In 2009 Shelby reaffirmed his commitment to the project, which was deemed the top federal legislative priority for the Birmingham Regional Chamber of Commerce. In May of that year Spencer Bachus announced that the Northern Beltline would carry the designation of Interstate 422 instead of being simply a continuation of Interstate 459, and also stated that he would like to see it complete by 2025. In August, the proposal was the subject of a special report on "The Newshour with Jim Lehrer". Journalist Rick Karr characterized it as a "quintessential" example of what he terms "zombie highways" for their propensity to devour funding even when they're all but dead.

The House of Representatives implemented a ban on earmarks beginning in 2010, curtailing Shelby's personal influence in securing funds. Meanwhile, the Birmingham Metropolitan Planning Organization ranked at 36 out of 54 projects, noting that it would do little to improve traffic congestion. Congress stopped funding the Appalachian Development Highway System in 2012. In debate, Colorado Rep. Jared Polis made specific reference to the Birmingham project as the "Alabama Porkway".

In August 2013 the Federal Highway Administration increased the projected cost for the project from $4.7 billion to $5.45 billion (or $104.7 million per mile). The Alabama Department of Transportation did not adopt the increased estimate, and the Coalition for Regional Transportation continues to estimate the project's cost as $3 billion.


The first section slated for construction was projected to be part of Segment 4 between Alabama Highway 79 at and Alabama Highway 75 at Palmerdale, about four miles north of Alabama Highway 151, which already connected the two. It was expected that the $80 million section could begin construction in late 2010, but the process of obtaining a permit from the U.S. Army Corps of Engineers kept ALDOT from requesting bids before mid-2013.

Phase one of construction, a 1.3-mile segment in northeast Jefferson County near Palmerdale, was begun in February 2014. Construction work was concluded in the fall of 2016.

Renewed funding

Funding for additional work was not included in the federal transportation budget until 2019, when approximately $30 million of a $100 million appropriation to the Appalachian Development Highway System was approved by Congress. In November 2021 the Infrastructure Investment and Jobs Act was signed into law by President Joe Biden, which included $369 million for the beltline project. Shelby voted no on that bill. At the end of 2022 ALDOT had not yet announced any new construction projects related to the beltline.

In January 2023 the Regional Planning Commission projected that it would steer around $1.5 billion to the Northern Beltline project by 2045. In April Governor Kay Ivey announced that $489 million in federal funds had been approved, allowing for paving contracts for the section between Alabama State Highway 75 and 79, and for continued construction westward as far as U.S. Highway 31 at Gardendale by 2028. The state issued Grant Anticipation Revenue Vehicle (GARVEE) bonds, borrowing against future rounds of federal grant funding.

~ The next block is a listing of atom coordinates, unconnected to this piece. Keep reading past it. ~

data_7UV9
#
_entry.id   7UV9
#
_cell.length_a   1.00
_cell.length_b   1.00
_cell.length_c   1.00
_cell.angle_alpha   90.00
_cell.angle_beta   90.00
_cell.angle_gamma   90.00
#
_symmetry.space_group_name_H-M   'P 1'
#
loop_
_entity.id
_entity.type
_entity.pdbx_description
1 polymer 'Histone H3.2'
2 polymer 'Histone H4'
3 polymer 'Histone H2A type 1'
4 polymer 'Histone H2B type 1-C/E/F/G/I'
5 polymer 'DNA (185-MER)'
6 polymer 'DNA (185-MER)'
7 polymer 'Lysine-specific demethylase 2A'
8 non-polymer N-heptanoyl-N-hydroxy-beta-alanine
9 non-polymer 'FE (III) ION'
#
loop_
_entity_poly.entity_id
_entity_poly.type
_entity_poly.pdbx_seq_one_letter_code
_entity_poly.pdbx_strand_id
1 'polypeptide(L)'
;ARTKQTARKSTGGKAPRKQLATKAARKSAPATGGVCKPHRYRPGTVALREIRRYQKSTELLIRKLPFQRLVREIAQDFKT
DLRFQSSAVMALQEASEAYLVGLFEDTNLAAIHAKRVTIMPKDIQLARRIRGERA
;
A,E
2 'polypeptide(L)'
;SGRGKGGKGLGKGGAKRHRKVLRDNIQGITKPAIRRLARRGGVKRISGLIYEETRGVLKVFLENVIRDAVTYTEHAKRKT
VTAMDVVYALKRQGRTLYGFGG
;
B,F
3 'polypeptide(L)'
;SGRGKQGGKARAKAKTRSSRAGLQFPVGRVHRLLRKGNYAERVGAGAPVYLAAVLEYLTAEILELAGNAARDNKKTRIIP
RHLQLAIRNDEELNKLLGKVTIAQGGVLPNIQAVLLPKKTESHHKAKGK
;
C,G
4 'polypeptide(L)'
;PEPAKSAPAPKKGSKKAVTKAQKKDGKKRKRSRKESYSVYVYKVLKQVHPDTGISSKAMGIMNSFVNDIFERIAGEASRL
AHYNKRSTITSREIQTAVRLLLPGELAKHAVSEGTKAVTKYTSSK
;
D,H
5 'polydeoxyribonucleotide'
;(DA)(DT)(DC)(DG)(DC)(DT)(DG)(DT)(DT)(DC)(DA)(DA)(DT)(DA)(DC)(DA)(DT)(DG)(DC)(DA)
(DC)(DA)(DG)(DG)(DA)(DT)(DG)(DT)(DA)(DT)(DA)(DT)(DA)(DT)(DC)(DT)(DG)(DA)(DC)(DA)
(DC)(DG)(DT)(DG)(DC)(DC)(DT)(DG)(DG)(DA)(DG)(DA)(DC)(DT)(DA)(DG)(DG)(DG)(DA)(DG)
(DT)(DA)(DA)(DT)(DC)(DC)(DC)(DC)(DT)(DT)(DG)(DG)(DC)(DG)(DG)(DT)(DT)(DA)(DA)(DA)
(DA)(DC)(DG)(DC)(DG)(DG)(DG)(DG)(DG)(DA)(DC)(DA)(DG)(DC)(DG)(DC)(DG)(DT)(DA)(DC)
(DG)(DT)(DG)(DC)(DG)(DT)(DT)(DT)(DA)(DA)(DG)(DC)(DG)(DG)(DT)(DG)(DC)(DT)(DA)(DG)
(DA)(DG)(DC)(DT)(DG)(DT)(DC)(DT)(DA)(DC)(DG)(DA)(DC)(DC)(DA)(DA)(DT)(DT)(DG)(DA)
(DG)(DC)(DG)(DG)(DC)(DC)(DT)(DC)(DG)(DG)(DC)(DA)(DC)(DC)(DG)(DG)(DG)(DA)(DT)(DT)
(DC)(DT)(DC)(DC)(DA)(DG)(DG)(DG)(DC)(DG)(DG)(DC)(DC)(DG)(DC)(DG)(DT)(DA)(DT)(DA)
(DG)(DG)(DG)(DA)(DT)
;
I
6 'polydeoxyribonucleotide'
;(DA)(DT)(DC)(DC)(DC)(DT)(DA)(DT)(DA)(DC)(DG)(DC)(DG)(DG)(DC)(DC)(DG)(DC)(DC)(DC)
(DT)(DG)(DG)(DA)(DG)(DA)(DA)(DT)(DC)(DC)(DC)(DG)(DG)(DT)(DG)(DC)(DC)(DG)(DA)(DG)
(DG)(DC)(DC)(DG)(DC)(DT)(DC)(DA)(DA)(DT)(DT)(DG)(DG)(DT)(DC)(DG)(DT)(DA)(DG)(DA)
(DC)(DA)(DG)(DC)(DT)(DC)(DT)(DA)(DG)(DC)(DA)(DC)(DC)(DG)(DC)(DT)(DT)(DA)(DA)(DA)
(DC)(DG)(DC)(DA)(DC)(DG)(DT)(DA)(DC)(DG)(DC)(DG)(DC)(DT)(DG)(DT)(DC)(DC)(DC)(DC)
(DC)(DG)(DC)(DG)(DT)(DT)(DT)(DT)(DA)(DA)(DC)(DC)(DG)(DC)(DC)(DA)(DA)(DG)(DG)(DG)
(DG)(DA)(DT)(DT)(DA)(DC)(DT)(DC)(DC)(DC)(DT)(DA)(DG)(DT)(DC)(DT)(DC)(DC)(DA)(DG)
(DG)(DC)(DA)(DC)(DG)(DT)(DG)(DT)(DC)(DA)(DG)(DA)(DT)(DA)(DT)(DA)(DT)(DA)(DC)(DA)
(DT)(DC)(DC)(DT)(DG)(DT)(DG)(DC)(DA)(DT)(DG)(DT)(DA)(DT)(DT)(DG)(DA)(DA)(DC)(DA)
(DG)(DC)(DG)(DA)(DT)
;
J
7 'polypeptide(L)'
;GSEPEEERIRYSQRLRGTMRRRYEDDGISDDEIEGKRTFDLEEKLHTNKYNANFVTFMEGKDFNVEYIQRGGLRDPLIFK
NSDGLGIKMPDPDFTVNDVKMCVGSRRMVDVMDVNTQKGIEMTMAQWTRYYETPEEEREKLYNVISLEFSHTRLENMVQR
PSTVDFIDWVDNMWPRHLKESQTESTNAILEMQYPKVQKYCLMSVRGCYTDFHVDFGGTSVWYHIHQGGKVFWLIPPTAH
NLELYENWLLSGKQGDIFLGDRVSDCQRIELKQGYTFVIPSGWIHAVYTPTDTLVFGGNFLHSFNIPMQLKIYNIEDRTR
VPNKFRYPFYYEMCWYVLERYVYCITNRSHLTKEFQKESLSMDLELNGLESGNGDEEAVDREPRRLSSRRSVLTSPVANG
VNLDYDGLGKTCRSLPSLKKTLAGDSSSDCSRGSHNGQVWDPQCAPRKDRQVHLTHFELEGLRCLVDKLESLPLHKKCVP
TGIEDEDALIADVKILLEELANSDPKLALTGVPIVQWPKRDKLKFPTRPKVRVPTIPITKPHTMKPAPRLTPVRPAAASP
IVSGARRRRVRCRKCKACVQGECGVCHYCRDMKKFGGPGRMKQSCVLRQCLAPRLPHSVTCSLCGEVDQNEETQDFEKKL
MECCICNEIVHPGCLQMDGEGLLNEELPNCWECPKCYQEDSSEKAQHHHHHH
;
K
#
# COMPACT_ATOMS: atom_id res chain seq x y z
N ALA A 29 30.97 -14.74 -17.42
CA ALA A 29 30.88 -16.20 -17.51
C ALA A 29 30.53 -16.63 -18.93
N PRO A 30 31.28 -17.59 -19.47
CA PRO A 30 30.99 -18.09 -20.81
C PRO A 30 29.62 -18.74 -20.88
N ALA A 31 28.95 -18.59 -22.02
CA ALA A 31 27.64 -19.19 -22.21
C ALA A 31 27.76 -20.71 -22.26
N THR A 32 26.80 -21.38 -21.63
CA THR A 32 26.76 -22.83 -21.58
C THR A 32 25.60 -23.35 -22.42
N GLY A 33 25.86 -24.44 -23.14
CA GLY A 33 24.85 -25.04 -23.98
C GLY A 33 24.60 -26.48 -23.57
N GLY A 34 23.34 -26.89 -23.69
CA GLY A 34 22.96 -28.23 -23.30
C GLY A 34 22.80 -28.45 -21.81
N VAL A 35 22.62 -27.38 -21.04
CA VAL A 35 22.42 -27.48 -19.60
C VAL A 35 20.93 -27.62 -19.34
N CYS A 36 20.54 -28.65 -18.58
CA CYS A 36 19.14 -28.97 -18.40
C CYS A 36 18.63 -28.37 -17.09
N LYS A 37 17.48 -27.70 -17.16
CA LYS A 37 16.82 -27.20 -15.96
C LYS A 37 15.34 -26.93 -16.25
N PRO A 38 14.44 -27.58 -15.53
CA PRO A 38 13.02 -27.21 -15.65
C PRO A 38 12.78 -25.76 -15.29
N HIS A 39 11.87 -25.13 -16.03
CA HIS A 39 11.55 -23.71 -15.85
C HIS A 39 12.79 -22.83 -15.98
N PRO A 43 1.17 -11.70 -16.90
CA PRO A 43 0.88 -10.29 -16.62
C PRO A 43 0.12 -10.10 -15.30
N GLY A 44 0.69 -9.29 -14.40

Support and opposition

The project is strongly supported by many of the municipalities it would connect, as well as by the corporations who own large parcels of undeveloped land in Northern and Western Jefferson County such as U. S. Steel, Drummond Company, Walter Energy, and Alawest. These leaders have stressed the potential of the highway to spur major economic development projects that would benefit the region. For that reason the Birmingham Business Alliance has endorsed the project.

Local and regional planners reach mixed conclusions about the proposal, saying that the planned route, which favors undeveloped areas instead of close connections, may be unnecessarily long and that its failure to connect with I-459 on the east limits its usefulness as a true bypass ring. Others suggest that a smaller parkway-style connector may be more appropriate for the expected traffic and would not imperil small communities and ecosystems in the same way.

A group called SOURCE ("Save Our Unique River, Communities and Environment") has criticized the proposed alignment of the beltline, saying that it needlessly endangers the headwaters of the Cahaba and Little Cahaba Rivers. The group points out that the proposal shows interchanges being constructed in some of the most environmentally-sensitive sections of the watershed. SOURCE has also complained that the large landowners who stand to benefit most are also the driving forces in speeding funding for the project.

A lawsuit was filed by a coalition of environmental groups in 2011, claiming that the project would involve making 125 stream crossings and leveling more than 4,000 acres of forest, imperiling several threatened and endangered species. The suit was dismissed.


External links